Tuesday, January 21, 2003

Endowments drop at U.S. universities

6% decline forces belt-tightening

By Justin Pope
The Associated Press

College endowments last year turned in their worst performance since 1974, a stark contrast to the investment boom of the 1990s and a financial blow at a time when many public schools are losing state aid.

The average college endowment shrank 6 percent in fiscal 2002, according to a survey of 660 institutions to be released today by the National Association of College and University Business Officers. The findings matched those of another study released last month by Commonfund Institute.

  U.S. educational institutions' fiscal 2002 endowment rankings, value and percentage change from 2001. Values given in billion of dollars.*
1. Harvard University - $17.2 (-4.4 percent)
2. Yale University - $10.5 (-1.9)
3. University of Texas System - $8.6 (-7.8)
4. Princeton University - $8.3 (-0.5)
5. Stanford University - $7.6 (-7.7)
6. Massachusetts Institute of Technology - $5.4 (-12.6)
7. Emory University - $4.6 (5.5).
8. Columbia University - $4.2 (-2.0)
9. University of California - $4.2 (-10.7)
10. Texas A&M System and Foundations - $3.7 (-7.1)
  * Figures may differ slightly from those announced by universities.
  Source: National Association of College and University Business Officers

It was the first back-to-back decline since Washington-based NACUBO began its survey in 1971. The 2001 survey showed an average decline of 3.6 percent.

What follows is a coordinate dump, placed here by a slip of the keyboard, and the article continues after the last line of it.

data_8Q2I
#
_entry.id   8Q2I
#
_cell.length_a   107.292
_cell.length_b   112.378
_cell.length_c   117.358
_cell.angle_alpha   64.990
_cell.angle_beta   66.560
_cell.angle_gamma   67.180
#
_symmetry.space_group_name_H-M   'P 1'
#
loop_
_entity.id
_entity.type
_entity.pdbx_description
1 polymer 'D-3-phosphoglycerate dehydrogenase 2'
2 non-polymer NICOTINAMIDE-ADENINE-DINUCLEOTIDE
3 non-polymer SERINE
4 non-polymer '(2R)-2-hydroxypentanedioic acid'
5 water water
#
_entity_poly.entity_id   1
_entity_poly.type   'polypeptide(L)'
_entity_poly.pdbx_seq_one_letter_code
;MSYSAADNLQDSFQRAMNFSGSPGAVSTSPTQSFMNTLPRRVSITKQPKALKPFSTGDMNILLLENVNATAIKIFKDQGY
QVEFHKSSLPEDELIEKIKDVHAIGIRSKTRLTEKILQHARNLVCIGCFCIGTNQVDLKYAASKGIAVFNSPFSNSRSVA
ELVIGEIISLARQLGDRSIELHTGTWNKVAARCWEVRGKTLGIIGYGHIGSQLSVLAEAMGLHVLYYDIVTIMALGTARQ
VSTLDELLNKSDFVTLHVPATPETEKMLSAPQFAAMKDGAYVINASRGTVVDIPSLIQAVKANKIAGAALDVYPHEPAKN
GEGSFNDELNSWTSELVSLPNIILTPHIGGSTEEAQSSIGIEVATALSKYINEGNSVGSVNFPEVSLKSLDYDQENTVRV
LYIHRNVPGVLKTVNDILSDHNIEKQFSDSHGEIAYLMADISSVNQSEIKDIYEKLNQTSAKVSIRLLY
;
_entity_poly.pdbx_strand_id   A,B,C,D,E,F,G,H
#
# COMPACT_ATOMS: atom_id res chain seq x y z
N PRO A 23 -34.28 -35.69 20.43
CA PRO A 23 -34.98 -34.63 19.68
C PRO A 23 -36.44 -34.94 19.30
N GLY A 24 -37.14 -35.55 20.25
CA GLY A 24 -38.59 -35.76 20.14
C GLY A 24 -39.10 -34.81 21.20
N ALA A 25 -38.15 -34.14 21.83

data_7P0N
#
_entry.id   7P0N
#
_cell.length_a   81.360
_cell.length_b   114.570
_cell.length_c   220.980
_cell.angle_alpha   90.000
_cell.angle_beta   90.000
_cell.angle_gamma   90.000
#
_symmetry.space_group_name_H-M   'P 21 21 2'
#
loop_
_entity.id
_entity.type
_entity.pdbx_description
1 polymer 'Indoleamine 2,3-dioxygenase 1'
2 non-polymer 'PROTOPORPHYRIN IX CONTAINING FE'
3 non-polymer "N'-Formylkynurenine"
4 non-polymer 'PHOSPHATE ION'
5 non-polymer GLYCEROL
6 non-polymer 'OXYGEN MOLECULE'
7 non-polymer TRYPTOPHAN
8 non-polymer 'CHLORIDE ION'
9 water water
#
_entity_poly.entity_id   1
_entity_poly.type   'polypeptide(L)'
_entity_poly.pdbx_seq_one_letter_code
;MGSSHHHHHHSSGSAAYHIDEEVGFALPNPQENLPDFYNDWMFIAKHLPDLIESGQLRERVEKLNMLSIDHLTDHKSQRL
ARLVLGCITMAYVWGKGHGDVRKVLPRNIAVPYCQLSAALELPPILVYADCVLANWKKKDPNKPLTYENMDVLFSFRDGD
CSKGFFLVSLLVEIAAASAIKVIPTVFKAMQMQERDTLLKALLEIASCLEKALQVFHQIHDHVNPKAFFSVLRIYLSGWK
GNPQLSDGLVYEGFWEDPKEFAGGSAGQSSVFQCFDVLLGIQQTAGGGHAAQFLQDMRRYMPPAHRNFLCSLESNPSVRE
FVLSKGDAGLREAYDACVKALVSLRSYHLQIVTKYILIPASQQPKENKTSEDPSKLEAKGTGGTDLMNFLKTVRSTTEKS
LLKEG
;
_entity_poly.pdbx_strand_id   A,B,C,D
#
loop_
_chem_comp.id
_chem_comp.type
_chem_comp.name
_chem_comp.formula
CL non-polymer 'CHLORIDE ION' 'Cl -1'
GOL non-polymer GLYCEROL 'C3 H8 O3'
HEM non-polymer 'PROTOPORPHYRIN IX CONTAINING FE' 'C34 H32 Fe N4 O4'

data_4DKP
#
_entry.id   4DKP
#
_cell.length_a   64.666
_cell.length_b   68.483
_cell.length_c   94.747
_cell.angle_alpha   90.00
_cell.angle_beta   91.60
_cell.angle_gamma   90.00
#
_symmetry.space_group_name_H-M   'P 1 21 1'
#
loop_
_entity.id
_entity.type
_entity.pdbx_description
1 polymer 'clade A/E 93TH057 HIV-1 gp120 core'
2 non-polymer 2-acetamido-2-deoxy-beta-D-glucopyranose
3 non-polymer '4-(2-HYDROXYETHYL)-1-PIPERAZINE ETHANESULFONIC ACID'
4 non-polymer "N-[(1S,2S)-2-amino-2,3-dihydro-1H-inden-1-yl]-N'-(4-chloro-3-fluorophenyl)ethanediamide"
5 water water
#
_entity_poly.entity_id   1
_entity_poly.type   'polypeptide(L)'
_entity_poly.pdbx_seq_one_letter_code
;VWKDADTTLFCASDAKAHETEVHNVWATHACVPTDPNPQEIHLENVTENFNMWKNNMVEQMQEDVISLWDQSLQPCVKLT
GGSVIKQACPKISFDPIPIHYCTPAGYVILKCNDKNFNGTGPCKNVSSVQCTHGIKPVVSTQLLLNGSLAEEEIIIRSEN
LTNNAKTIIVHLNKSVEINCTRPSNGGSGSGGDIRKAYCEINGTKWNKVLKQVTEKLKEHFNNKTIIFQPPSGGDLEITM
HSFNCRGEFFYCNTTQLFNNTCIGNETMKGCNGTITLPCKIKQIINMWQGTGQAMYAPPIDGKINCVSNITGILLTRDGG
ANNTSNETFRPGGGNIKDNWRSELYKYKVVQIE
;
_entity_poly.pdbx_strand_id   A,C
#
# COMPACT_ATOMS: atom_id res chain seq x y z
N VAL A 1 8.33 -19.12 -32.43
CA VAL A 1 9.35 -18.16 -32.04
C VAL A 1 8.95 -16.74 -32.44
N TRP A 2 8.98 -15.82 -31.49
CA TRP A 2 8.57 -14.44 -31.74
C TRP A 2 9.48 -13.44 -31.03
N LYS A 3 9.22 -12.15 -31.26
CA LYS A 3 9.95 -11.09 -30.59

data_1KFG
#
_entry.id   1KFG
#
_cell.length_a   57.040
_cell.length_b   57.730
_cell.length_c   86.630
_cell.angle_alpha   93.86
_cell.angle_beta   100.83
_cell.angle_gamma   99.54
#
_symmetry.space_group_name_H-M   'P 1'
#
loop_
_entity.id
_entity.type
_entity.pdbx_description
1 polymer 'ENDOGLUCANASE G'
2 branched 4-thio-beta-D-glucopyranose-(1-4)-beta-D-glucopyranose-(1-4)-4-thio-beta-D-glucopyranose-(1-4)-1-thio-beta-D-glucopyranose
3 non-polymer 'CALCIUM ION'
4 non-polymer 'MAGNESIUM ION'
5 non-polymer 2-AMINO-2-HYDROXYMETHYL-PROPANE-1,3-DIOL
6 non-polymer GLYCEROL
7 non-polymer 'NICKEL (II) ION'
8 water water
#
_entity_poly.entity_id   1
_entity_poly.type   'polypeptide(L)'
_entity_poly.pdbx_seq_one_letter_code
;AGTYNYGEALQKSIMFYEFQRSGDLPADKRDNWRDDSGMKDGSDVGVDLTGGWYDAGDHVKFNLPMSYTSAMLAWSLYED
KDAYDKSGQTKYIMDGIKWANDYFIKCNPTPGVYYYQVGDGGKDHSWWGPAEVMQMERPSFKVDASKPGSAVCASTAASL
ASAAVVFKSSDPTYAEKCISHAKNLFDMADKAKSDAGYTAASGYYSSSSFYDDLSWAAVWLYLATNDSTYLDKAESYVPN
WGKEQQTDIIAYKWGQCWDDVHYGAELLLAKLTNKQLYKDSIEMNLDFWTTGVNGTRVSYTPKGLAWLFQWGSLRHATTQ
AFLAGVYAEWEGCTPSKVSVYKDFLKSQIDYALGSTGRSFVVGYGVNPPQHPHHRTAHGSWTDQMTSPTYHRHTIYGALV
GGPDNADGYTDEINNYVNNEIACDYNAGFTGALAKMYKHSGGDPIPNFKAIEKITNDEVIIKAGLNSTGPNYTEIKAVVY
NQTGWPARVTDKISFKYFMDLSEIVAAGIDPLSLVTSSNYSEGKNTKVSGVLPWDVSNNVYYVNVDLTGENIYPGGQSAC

Belt-tightening is evident at schools such as Boston University, with 29,000 students, which is laying off faculty, and tiny Hillsdale College in Michigan, which is cutting four varsity sports teams. Even wealthy schools such as Dartmouth, Duke and Stanford have been forced to cut costs.

"It's forcing academic leadership throughout the country to really think about what's most important," said Scott Malpass, vice president and chief investment officer at the University of Notre Dame, where the endowment fell nearly 10 percent, to $2.55 billion, in fiscal 2002.

The average school's investments (not accounting for donations and spending) lost 6 percent.

The best-performing endowment earned 10.1 percent; the worst lost 19.8 percent. NACUBO did not identify the schools.

Colleges typically spend about 5 percent of their endowment per year.

The 6 percent decline outperformed all of the major stock market indexes, however. And while the bear market has made it more difficult to raise money, two-thirds of the institutions in Commonfund's survey said they expected donations to be at least as strong this year as last.

Many schools have found a silver lining to the slump: They are refinancing debt at lower rates.

And, schools insist, recent losses are a small price to pay for the enormous gains between 1992 and 2000, when endowments enjoyed double-digit investment growth every year but one, according to NACUBO. Those gains funded scholarships, research and an unprecedented campus building boom.

"You had the greatest expansion probably in the history of higher education in terms of scholarship aid, new facilities and new programs," Mr. Malpass said.

For now, most such projects are on hold.

A few schools have laid off faculty members. Many are reducing staff through attrition.

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